Q:I notice moths flying around my oak tree. Should I be concerned? — Ann M., Atascadero
A:The small gray or tan moths that you see flitting about your oak tree are likely the oak moth. About 1/2-inch in length with pronounced wing veins, the moths are commonly seen during the fall and summer months.
Two to three dozen tiny white eggs are laid on the underside of the leaves; eggs turn pink to brown before hatching. The larva that emerges is known as the California oakworm.
The oakworm, despite its name, is actually a caterpillar. This small, yellow-green caterpillar has a notable large brown head and dark stripes that run along its sides. Caterpillars extend to about 1 inch when fully grown. As the oakworm grows, it feeds on the oak tree, silently munching through the leaves.
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When populations are high, defoliation may occur and can be visually alarming. During warm, dry winters, caterpillars thrive. Drought conditions may precipitate a third generation of breeding, feeding and metamorphosis. Mass “balding” throughout neighborhoods and groves may lead to the generally erroneous thinking that something must be done to save the trees.
The good news is that action is generally not required. The healthy oak can withstand quite a bit of feeding from these tiny gnawers. On occasion, the oakworm will abandon a defoliated tree in search of other food sources. These tiny herds have been known to scale walls, cross lawns and even sneak inside homes to be found hanging from draperies. Not to worry, these hapless creatures do no harm.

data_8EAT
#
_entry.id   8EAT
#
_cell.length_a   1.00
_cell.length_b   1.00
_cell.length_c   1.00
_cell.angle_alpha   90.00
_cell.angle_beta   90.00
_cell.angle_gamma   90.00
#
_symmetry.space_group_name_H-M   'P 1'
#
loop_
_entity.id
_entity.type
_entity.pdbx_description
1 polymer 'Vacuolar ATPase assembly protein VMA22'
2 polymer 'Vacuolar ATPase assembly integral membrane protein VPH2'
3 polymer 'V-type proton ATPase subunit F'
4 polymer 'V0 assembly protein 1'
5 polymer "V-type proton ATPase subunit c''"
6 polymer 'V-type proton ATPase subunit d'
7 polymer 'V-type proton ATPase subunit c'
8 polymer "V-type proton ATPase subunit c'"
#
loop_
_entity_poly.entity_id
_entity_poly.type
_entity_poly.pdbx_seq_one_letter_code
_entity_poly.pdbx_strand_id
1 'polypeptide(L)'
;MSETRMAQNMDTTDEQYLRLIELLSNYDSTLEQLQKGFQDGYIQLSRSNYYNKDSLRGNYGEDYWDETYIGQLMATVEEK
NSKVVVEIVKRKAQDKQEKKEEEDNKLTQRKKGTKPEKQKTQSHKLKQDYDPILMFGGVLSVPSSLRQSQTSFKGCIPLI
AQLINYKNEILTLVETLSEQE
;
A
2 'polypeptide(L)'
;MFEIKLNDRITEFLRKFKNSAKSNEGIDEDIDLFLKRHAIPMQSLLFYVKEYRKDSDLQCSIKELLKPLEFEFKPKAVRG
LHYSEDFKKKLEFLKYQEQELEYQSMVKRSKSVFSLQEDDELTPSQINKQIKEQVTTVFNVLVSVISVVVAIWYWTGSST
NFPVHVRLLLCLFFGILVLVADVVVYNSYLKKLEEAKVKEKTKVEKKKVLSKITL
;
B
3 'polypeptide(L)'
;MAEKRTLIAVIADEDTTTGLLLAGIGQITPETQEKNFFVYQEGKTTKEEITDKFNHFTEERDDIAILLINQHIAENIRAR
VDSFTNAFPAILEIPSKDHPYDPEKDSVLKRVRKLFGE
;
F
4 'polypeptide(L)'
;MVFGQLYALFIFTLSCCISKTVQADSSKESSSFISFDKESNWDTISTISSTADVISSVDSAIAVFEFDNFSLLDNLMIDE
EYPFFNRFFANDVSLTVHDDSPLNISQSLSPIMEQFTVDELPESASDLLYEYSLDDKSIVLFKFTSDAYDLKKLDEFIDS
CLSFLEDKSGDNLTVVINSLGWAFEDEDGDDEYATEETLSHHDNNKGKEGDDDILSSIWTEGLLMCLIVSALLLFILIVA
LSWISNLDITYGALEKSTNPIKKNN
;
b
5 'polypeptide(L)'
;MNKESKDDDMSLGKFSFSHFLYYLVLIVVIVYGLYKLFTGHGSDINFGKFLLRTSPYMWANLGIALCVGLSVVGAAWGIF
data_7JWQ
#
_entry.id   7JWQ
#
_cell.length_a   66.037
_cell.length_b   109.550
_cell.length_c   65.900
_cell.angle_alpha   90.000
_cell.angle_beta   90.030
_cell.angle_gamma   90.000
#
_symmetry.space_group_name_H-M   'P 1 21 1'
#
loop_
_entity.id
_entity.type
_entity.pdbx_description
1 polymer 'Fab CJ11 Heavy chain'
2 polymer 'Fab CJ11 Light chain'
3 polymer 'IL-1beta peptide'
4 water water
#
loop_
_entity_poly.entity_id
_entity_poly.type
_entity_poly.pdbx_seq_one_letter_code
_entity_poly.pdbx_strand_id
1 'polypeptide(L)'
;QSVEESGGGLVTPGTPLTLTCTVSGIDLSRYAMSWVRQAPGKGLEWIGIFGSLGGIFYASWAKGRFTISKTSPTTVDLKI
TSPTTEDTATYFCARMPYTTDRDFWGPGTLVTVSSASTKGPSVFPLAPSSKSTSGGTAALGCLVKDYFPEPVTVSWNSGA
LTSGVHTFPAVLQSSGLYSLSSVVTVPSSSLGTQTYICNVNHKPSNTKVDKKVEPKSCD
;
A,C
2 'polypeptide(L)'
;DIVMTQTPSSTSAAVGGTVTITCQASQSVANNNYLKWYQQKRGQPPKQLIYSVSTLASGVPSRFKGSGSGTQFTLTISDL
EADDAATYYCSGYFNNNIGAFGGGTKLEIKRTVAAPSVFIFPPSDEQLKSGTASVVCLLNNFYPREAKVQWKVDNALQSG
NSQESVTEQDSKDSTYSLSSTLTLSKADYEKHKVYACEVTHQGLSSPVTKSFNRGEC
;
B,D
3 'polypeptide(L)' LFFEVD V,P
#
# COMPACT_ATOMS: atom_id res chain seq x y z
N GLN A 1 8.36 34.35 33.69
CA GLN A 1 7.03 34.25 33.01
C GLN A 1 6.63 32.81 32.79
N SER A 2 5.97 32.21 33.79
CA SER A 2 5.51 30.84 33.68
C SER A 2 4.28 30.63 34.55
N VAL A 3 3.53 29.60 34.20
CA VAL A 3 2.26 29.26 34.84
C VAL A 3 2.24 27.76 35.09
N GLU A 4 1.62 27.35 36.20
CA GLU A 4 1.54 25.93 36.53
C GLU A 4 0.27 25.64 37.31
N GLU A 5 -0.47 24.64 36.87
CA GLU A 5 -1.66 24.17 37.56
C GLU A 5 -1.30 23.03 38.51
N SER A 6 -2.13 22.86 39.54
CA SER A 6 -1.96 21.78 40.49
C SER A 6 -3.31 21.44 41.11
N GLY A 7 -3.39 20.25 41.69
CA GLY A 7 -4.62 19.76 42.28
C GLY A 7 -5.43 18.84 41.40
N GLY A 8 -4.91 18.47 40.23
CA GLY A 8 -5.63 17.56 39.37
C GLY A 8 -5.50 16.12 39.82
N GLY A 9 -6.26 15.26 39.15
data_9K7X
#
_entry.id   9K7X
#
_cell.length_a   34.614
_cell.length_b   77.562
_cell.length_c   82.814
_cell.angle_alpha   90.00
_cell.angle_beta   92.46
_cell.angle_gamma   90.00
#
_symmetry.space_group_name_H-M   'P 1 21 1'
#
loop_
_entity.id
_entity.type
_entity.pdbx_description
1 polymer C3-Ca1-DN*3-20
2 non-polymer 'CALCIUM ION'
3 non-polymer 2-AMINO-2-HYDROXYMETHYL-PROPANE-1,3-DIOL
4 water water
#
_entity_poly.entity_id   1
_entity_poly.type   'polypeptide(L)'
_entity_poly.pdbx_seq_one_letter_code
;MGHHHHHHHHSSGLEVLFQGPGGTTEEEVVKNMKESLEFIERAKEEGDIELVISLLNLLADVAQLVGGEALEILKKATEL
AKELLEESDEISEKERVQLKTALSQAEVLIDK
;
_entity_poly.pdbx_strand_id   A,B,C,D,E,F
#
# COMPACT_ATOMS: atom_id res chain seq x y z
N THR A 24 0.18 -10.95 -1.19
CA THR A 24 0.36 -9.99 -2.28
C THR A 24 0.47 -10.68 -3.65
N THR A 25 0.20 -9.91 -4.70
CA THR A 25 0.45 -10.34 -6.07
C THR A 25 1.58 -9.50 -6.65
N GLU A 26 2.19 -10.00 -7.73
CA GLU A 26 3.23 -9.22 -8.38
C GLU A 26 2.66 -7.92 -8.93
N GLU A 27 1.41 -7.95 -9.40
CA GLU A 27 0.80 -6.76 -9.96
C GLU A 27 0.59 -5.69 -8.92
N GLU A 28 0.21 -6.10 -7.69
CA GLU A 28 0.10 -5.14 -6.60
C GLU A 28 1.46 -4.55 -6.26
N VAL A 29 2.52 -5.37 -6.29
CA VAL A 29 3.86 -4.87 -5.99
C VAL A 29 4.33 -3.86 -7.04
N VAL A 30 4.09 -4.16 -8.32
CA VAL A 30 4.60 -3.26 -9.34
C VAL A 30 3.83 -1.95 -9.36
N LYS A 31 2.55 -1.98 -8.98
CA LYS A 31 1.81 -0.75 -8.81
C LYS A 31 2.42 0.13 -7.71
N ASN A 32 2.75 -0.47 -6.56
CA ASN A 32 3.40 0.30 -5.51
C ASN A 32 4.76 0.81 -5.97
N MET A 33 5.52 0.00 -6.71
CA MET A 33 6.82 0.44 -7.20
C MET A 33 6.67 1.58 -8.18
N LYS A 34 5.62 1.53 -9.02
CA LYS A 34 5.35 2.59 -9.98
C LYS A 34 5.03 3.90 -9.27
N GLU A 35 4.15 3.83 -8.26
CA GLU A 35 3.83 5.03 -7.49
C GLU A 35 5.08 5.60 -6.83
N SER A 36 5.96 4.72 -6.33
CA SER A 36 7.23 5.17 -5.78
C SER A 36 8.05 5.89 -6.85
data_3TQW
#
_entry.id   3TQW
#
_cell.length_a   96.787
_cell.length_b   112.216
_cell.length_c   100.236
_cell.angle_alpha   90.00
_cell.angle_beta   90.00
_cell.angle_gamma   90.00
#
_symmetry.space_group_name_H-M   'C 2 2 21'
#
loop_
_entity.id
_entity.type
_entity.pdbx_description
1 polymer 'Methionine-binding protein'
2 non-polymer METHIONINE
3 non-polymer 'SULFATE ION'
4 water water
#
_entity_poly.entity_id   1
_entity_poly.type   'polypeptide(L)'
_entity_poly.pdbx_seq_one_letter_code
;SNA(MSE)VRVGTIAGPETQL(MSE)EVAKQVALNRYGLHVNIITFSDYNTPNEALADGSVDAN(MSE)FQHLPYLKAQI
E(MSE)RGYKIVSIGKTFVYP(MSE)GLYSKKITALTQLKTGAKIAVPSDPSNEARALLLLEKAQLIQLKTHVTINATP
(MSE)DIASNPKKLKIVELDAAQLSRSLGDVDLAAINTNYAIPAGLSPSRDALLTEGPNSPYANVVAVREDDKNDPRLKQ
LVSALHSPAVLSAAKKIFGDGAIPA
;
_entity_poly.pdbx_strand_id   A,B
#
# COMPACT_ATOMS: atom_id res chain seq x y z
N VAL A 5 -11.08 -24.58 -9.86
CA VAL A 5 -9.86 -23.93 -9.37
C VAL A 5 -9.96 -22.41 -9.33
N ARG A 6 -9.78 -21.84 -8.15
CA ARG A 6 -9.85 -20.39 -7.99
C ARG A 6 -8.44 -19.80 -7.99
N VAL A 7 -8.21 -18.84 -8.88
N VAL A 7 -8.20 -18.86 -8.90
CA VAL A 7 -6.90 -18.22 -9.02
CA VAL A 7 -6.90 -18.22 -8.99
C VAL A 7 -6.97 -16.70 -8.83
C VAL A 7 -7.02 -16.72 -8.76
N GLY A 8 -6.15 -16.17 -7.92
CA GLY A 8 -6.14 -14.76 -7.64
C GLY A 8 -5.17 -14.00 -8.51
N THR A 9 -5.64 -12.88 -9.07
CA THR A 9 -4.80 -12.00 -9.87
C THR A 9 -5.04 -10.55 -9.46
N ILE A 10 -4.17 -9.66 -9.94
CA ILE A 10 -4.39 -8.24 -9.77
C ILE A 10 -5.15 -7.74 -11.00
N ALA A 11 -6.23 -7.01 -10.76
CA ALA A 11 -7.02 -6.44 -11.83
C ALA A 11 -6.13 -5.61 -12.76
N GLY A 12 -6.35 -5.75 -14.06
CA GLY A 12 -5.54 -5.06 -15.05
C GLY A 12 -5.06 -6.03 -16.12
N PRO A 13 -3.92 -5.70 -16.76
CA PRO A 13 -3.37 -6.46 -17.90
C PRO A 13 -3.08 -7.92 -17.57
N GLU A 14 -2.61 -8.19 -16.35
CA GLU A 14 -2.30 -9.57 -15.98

When food is scarce, the oakworm may head to nearby plants. Despite heavy feasting and the subsequent wear and tear on the plant, the oakworm cannot mature on nonoak species, and therefore seldom poses a permanent threat.
Management of the oak moth begins with proper care of the tree. Pesticide use is generally discouraged even when masses of oak moths ap pear overwhelming. A healthy tree will naturally attract animal and insect hunters. Birds, spiders and predatory insects all love the sight of your tree brimming with their next meal. Your best bet is to pull up a seat and enjoy the show.
GOT A GARDENING QUESTION?
Contact the University of California Cooperative Extension Master Gardeners: at 781-5939 from 1 to 5 p.m. on Monday and Thursday; at 473-7190 from 10 a.m. to noon on Wednesday in Arroyo Grande; and at 434-4105 from 9 a.m. to noon on Wednesday in Templeton. Visit the UCCE Master Gardeners Web site at http://ucanr.org/sites/mgslo/ or e-mail email@example.com